Similarly, $160 million was allocated to “organizations in Canada that serve women.” It looks like another boost to non-profits and charities to balance out the budget measures that the government deems to benefit primarily men.

The budget also created a new Anti-Racism, Equity and Inclusion Secretariat, which is getting $1.5 million over the next two years. The role is that of an ideological commissar, ensuring that DEI is taken into account when crafting federal policy. It appears to be similar in size and scope to two identity positions created in last year’s budget: the Special Envoy on Combatting Antisemitism and the Special Representative on Combatting Islamophobia.

What makes these positions objectionable is that representation of citizens should happen on the floor House of Commons. The people should choose who represents them in government, not the Liberal Party of Canada.

Spending on a planned Action Plan to Combat Hate, as well as continuing Canadian Heritage’s Anti-Racism Strategy, was $75 million (interestingly, less than the $85 million allocated last year). The trouble with these plans is that they tend to use very expansive definitions of “racism” and “hate” that aren’t shared by the general public.

This year, the feds are spending the anti-hate money on things like security upgrades for places of worship, which isn’t objectionable if all religions get equal treatment. However, the development of an Action Plan to Combat Hate has been troubled: the Department of Canadian Heritage was caught biasing the results of feedback surveys to favour voices that agreed with Liberal policy goals. Meanwhile, the department’s Anti-Racism Action Program (one of the “arms” of the larger Anti-Racism Strategy) has funded an anti-racism tool kit that labelled Canada’s old flag, the Red Ensign, a hate symbol. It also funded a series of consultations carried out by Laith Marouf, an anti-racism activist known for his antisemitism.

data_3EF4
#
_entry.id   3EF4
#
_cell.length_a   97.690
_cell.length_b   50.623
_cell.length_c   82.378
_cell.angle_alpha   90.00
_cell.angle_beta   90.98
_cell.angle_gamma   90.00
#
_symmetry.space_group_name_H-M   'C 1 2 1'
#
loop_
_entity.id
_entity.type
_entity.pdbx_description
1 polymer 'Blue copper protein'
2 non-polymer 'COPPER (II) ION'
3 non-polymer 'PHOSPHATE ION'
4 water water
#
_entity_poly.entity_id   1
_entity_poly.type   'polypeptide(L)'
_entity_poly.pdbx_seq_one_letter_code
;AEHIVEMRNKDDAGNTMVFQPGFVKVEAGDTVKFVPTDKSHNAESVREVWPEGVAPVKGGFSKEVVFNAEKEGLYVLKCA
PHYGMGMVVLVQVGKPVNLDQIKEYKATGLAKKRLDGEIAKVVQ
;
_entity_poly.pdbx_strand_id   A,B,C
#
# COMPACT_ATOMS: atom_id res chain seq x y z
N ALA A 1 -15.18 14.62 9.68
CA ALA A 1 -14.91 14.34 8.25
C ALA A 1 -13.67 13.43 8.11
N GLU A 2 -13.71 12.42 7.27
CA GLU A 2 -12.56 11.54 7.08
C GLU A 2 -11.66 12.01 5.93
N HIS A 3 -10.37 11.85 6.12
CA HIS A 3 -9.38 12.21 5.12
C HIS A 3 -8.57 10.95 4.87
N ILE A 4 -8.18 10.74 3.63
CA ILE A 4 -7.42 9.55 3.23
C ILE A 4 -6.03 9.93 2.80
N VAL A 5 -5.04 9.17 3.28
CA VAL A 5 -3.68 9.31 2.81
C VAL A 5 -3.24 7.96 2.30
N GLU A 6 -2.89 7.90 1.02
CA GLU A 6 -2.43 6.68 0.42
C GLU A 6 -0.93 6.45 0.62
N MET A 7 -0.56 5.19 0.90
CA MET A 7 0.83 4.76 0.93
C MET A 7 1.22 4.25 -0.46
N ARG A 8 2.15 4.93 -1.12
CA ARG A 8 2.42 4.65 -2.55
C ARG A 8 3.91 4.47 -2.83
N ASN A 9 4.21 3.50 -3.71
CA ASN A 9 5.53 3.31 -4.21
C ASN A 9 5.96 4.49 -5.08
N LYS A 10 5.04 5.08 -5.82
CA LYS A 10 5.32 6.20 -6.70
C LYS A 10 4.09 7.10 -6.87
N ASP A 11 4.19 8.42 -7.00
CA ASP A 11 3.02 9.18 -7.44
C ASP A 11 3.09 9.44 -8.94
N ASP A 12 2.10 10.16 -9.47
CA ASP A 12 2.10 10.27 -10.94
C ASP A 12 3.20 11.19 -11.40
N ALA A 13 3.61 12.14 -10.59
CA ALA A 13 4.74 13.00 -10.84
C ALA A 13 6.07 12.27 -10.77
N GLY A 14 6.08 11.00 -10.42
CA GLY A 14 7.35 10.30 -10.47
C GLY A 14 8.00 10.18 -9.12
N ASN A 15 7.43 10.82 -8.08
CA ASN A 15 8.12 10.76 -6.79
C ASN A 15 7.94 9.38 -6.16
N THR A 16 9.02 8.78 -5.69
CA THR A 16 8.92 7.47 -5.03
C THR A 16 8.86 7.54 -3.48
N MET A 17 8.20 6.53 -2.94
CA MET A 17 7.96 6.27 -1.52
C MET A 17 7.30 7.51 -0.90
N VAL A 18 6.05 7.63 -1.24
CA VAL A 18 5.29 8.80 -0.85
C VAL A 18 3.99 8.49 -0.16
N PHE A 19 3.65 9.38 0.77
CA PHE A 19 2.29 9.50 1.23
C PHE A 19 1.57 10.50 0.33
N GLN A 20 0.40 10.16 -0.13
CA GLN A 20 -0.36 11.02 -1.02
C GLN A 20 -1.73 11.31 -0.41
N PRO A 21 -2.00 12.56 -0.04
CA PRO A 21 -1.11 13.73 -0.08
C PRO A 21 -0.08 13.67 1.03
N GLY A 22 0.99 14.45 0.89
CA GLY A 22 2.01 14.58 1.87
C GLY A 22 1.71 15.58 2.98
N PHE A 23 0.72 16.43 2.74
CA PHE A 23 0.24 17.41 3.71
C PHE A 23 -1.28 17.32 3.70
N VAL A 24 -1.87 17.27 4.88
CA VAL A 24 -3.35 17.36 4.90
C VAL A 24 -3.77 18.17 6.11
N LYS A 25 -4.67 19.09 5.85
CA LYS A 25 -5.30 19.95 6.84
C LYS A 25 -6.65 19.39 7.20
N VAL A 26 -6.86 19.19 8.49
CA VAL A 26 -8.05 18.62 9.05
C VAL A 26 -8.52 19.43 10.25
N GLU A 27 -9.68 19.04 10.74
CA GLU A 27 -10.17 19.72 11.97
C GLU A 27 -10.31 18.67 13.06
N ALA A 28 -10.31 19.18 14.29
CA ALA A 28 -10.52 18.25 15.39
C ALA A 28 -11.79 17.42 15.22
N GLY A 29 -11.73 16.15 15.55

The budget has some race-specific lines as well. One initiative set aside $25 million specifically for “Black-led and Black-serving” community organizations. Another initiative set aside $45.9 million for Black federal public servants to have a dedicated mental health fund and career development program — last year, $3.7 million was set aside to make a mental health fund for Black federal public servants, so the program has increased more than 10 times in size.

Regarding government procurement, $80 million has been dedicated to “social procurement.” The Liberals are increasingly tying federal contracts to diversity; this latest batch of funding will go towards the collection of demographic data of potential contractors to assist with the project.

Finally, the budget will also expand requirements for corporations to disclose the diversity of governance boards. In 2020, amendments to the Canada Business Corporations Act from Bill C-25 took effect, requiring federally-incorporated distributing corporations to disclose the demographic composition of governing boards and senior management. The 2023 budget requires federally regulated financial institutions to make the same disclosures. Amendments will be made to the Bank Act, Insurance Companies Act, and Trust and Loan Companies Act accordingly.

Diversity disclosures are quick to come with strings attached. In 2020, Navdeep Bains (then-Minister of Innovation, Science and Industry) told tech news website BetaKit that companies that achieved greater diversity would have preferential access to government contracts and programming.

Canadians should be skeptical of the feds picking and choosing favourites based on identity, like they’ve done with this budget. It distracts from what the real goal should be: improving the quality of life for all Canadians, no matter who they are.

National Post